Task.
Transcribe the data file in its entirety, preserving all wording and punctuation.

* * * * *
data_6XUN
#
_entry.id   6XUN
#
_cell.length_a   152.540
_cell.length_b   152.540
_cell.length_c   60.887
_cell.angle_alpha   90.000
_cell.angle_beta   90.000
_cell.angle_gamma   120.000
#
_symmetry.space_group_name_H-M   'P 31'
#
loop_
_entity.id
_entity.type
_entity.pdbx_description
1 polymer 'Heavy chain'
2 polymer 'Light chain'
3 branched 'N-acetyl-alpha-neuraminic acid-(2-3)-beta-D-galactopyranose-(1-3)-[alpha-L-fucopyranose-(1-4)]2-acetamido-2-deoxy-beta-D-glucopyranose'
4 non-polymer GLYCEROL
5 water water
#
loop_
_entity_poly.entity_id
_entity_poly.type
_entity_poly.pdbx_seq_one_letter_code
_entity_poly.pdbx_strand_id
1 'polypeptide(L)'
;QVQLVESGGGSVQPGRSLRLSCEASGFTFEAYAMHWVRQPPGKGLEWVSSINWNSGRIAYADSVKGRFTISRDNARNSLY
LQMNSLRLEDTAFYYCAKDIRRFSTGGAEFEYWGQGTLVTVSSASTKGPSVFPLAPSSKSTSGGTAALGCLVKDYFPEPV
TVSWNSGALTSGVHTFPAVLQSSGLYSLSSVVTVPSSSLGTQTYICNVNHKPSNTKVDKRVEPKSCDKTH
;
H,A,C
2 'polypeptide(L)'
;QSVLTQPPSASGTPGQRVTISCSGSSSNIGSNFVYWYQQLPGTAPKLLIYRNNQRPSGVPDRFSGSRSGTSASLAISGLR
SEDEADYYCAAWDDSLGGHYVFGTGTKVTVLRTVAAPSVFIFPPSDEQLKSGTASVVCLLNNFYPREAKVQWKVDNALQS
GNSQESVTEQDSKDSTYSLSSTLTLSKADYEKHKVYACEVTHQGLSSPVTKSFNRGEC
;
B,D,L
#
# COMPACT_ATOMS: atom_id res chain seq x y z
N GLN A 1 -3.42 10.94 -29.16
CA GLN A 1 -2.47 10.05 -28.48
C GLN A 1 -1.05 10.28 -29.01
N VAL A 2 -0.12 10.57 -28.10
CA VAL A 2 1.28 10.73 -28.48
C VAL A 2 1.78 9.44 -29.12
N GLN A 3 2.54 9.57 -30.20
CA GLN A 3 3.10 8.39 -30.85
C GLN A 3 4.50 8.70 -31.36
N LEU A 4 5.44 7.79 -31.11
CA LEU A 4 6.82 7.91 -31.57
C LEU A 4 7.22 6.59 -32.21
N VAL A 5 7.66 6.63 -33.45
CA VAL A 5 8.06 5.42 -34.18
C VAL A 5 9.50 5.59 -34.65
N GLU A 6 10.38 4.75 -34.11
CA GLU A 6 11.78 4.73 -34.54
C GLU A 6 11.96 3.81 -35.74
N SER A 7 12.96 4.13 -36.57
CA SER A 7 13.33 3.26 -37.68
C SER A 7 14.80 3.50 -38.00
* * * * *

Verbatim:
data_6XUN
#
_entry.id   6XUN
#
_cell.length_a   152.540
_cell.length_b   152.540
_cell.length_c   60.887
_cell.angle_alpha   90.000
_cell.angle_beta   90.000
_cell.angle_gamma   120.000
#
_symmetry.space_group_name_H-M   'P 31'
#
loop_
_entity.id
_entity.type
_entity.pdbx_description
1 polymer 'Heavy chain'
2 polymer 'Light chain'
3 branched 'N-acetyl-alpha-neuraminic acid-(2-3)-beta-D-galactopyranose-(1-3)-[alpha-L-fucopyranose-(1-4)]2-acetamido-2-deoxy-beta-D-glucopyranose'
4 non-polymer GLYCEROL
5 water water
#
loop_
_entity_poly.entity_id
_entity_poly.type
_entity_poly.pdbx_seq_one_letter_code
_entity_poly.pdbx_strand_id
1 'polypeptide(L)'
;QVQLVESGGGSVQPGRSLRLSCEASGFTFEAYAMHWVRQPPGKGLEWVSSINWNSGRIAYADSVKGRFTISRDNARNSLY
LQMNSLRLEDTAFYYCAKDIRRFSTGGAEFEYWGQGTLVTVSSASTKGPSVFPLAPSSKSTSGGTAALGCLVKDYFPEPV
TVSWNSGALTSGVHTFPAVLQSSGLYSLSSVVTVPSSSLGTQTYICNVNHKPSNTKVDKRVEPKSCDKTH
;
H,A,C
2 'polypeptide(L)'
;QSVLTQPPSASGTPGQRVTISCSGSSSNIGSNFVYWYQQLPGTAPKLLIYRNNQRPSGVPDRFSGSRSGTSASLAISGLR
SEDEADYYCAAWDDSLGGHYVFGTGTKVTVLRTVAAPSVFIFPPSDEQLKSGTASVVCLLNNFYPREAKVQWKVDNALQS
GNSQESVTEQDSKDSTYSLSSTLTLSKADYEKHKVYACEVTHQGLSSPVTKSFNRGEC
;
B,D,L
#
# COMPACT_ATOMS: atom_id res chain seq x y z
N GLN A 1 -3.42 10.94 -29.16
CA GLN A 1 -2.47 10.05 -28.48
C GLN A 1 -1.05 10.28 -29.01
N VAL A 2 -0.12 10.57 -28.10
CA VAL A 2 1.28 10.73 -28.48
C VAL A 2 1.78 9.44 -29.12
N GLN A 3 2.54 9.57 -30.20
CA GLN A 3 3.10 8.39 -30.85
C GLN A 3 4.50 8.70 -31.36
N LEU A 4 5.44 7.79 -31.11
CA LEU A 4 6.82 7.91 -31.57
C LEU A 4 7.22 6.59 -32.21
N VAL A 5 7.66 6.63 -33.45
CA VAL A 5 8.06 5.42 -34.18
C VAL A 5 9.50 5.59 -34.65
N GLU A 6 10.38 4.75 -34.11
CA GLU A 6 11.78 4.73 -34.54
C GLU A 6 11.96 3.81 -35.74
N SER A 7 12.96 4.13 -36.57
CA SER A 7 13.33 3.26 -37.68
C SER A 7 14.80 3.50 -38.00